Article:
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As toll continues to rise, wreckage hinders efforts to reach survivors
US President Obama promised $100 million for the relief effort in Haiti on Thursday morning, vowing that the United States would stand with the impoverished nation as it counted what could be tens of thousands of dead and grappled with the devastation of the Tuesday earthquake.
In an emotional address from the White House Diplomatic Reception room, Obama promised that amount was only a first installment and that financial assistance would increase over the coming year. "I want to speak directly to the people of Haiti," Obama said. "You will not be forsaken, you will not be forgotten," he said. "In this, your hour of greatest need, America stands with you."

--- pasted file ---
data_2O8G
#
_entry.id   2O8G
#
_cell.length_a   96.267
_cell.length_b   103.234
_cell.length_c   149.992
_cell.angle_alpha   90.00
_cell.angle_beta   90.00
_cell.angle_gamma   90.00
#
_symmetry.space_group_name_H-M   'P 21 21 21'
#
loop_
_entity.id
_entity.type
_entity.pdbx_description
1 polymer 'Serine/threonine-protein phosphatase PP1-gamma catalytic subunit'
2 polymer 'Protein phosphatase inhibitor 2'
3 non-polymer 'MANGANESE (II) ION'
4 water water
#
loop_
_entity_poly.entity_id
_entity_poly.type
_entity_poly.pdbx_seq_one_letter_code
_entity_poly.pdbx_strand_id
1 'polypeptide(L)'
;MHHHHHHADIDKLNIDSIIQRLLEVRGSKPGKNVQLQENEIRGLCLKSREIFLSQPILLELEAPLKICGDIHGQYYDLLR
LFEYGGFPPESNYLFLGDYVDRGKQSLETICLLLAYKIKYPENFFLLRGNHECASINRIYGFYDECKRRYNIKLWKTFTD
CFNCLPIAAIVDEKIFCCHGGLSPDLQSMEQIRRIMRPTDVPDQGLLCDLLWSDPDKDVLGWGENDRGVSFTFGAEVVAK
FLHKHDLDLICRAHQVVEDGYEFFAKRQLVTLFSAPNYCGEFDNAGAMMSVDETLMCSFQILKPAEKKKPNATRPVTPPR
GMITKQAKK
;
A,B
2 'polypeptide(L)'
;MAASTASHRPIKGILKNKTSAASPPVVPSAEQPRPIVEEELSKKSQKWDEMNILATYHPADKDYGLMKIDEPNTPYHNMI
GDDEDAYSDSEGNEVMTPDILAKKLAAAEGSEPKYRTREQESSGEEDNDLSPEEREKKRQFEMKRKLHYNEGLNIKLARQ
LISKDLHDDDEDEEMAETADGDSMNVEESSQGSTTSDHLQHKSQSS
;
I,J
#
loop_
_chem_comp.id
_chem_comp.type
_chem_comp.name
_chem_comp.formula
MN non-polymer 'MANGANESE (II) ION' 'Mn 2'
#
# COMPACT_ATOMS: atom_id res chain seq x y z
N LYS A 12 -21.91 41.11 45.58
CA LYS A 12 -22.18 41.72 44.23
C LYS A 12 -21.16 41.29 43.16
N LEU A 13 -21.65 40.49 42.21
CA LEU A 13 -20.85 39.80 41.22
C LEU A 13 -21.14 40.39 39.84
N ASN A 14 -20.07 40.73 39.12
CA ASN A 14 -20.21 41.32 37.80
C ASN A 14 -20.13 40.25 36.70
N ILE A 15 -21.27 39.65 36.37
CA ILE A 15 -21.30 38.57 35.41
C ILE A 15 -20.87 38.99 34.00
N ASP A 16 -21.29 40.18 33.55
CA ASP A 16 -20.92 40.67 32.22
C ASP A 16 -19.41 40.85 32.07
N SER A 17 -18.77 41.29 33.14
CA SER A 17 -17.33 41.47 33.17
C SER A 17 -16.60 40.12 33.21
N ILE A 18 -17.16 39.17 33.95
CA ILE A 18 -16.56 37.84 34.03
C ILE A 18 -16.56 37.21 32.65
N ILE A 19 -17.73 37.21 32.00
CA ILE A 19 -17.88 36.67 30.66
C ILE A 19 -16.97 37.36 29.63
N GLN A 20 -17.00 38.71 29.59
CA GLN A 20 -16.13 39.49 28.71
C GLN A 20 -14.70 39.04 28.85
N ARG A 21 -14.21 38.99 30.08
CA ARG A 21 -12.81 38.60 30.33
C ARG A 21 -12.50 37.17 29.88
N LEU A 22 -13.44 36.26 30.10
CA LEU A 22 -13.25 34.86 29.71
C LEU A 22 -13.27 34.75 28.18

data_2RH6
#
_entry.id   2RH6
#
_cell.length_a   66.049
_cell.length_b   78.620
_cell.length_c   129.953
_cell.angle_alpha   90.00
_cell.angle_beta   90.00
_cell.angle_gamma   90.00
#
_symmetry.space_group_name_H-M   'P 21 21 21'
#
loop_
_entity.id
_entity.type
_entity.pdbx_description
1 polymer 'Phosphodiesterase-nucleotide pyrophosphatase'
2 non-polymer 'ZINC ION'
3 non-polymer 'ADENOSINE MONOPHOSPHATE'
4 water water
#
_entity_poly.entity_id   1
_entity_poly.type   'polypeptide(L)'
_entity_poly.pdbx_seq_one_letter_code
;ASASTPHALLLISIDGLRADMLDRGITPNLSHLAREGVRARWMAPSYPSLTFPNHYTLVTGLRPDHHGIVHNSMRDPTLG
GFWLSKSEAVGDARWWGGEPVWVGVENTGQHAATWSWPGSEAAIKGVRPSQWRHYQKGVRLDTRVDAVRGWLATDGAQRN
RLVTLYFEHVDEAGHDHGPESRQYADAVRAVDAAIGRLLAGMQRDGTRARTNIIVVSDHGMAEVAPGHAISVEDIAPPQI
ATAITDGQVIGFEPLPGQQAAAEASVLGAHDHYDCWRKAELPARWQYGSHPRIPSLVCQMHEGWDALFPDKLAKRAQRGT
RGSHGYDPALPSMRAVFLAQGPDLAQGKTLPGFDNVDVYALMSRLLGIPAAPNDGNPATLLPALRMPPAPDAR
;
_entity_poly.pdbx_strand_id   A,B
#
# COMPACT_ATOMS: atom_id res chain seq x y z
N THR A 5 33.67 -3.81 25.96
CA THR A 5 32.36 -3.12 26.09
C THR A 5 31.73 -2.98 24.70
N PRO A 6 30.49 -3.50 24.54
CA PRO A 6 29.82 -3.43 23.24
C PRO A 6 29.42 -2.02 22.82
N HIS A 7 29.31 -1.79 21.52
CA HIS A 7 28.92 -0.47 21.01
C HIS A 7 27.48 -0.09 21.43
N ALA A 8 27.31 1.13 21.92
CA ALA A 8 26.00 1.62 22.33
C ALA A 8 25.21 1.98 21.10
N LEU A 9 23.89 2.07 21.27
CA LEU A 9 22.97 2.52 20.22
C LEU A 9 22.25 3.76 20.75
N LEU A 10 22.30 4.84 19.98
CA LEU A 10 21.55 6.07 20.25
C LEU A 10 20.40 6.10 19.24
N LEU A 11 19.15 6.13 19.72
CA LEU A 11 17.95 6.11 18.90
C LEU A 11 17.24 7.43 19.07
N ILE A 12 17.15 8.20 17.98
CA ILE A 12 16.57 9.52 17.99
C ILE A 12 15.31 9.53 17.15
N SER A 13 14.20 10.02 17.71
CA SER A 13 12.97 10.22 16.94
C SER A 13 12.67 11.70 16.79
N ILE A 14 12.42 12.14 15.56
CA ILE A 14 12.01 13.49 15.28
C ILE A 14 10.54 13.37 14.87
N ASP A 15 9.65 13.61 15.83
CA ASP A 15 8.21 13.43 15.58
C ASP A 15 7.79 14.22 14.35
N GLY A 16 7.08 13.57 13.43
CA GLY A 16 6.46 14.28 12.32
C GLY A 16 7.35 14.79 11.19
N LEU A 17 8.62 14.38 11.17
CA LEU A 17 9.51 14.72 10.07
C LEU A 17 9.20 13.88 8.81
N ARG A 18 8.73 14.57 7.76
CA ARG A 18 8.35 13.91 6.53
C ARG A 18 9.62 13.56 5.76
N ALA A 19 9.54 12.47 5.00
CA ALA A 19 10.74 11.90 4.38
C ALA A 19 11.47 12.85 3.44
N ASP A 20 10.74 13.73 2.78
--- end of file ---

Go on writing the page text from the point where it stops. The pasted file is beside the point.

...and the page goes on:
While Obama said that his first priority was to ensure the safety of Americans in Haiti, his address Thursday appeared intended to provide some measure of solace for Haitians. "It's important that everyone in Haiti understands this," Obama said. "More American search and rescue teams are coming. More food, more water."
Within Haiti and beyond, the driving urgency of the last 36 hours was only growing.
The main morgue in Port-au-Prince was completely full, and hundreds of bodies were piled up outside and abandoned. The dead included some people who had been waiting on the grounds of an adjacent hospital in vain attempts to get treatment. When they died, their bodies were simply dragged to the morgue.
Workers from a couple of police pickup trucks were busy picking up corpses. The Haitian Red Cross offered a cautious and rough estimate of the possible death toll. "No one knows with precision, no one can confirm a figure, Victor Jackson, an assistant national coordinator with Haiti's Red Cross, said. "Our organisation thinks between 45,000 and 50,000 people have died."
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